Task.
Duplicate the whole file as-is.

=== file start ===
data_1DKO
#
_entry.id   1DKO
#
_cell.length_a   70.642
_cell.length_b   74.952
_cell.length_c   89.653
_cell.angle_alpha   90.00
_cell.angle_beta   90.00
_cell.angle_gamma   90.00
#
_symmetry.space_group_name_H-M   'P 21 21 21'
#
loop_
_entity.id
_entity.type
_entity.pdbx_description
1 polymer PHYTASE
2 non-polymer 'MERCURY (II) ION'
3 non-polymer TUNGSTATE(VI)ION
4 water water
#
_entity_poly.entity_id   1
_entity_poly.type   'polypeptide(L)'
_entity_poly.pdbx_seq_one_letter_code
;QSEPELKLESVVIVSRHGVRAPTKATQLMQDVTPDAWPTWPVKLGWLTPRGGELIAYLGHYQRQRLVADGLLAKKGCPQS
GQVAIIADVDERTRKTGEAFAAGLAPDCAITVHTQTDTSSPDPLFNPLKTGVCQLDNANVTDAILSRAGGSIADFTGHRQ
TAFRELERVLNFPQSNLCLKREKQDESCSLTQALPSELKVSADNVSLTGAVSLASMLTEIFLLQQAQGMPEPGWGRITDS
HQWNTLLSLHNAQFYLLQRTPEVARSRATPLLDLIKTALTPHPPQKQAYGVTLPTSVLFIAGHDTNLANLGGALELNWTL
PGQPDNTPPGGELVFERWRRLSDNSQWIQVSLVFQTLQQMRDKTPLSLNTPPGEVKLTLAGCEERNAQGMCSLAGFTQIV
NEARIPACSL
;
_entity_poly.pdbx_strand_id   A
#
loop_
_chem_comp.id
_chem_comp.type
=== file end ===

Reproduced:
data_1DKO
#
_entry.id   1DKO
#
_cell.length_a   70.642
_cell.length_b   74.952
_cell.length_c   89.653
_cell.angle_alpha   90.00
_cell.angle_beta   90.00
_cell.angle_gamma   90.00
#
_symmetry.space_group_name_H-M   'P 21 21 21'
#
loop_
_entity.id
_entity.type
_entity.pdbx_description
1 polymer PHYTASE
2 non-polymer 'MERCURY (II) ION'
3 non-polymer TUNGSTATE(VI)ION
4 water water
#
_entity_poly.entity_id   1
_entity_poly.type   'polypeptide(L)'
_entity_poly.pdbx_seq_one_letter_code
;QSEPELKLESVVIVSRHGVRAPTKATQLMQDVTPDAWPTWPVKLGWLTPRGGELIAYLGHYQRQRLVADGLLAKKGCPQS
GQVAIIADVDERTRKTGEAFAAGLAPDCAITVHTQTDTSSPDPLFNPLKTGVCQLDNANVTDAILSRAGGSIADFTGHRQ
TAFRELERVLNFPQSNLCLKREKQDESCSLTQALPSELKVSADNVSLTGAVSLASMLTEIFLLQQAQGMPEPGWGRITDS
HQWNTLLSLHNAQFYLLQRTPEVARSRATPLLDLIKTALTPHPPQKQAYGVTLPTSVLFIAGHDTNLANLGGALELNWTL
PGQPDNTPPGGELVFERWRRLSDNSQWIQVSLVFQTLQQMRDKTPLSLNTPPGEVKLTLAGCEERNAQGMCSLAGFTQIV
NEARIPACSL
;
_entity_poly.pdbx_strand_id   A
#
loop_
_chem_comp.id
_chem_comp.type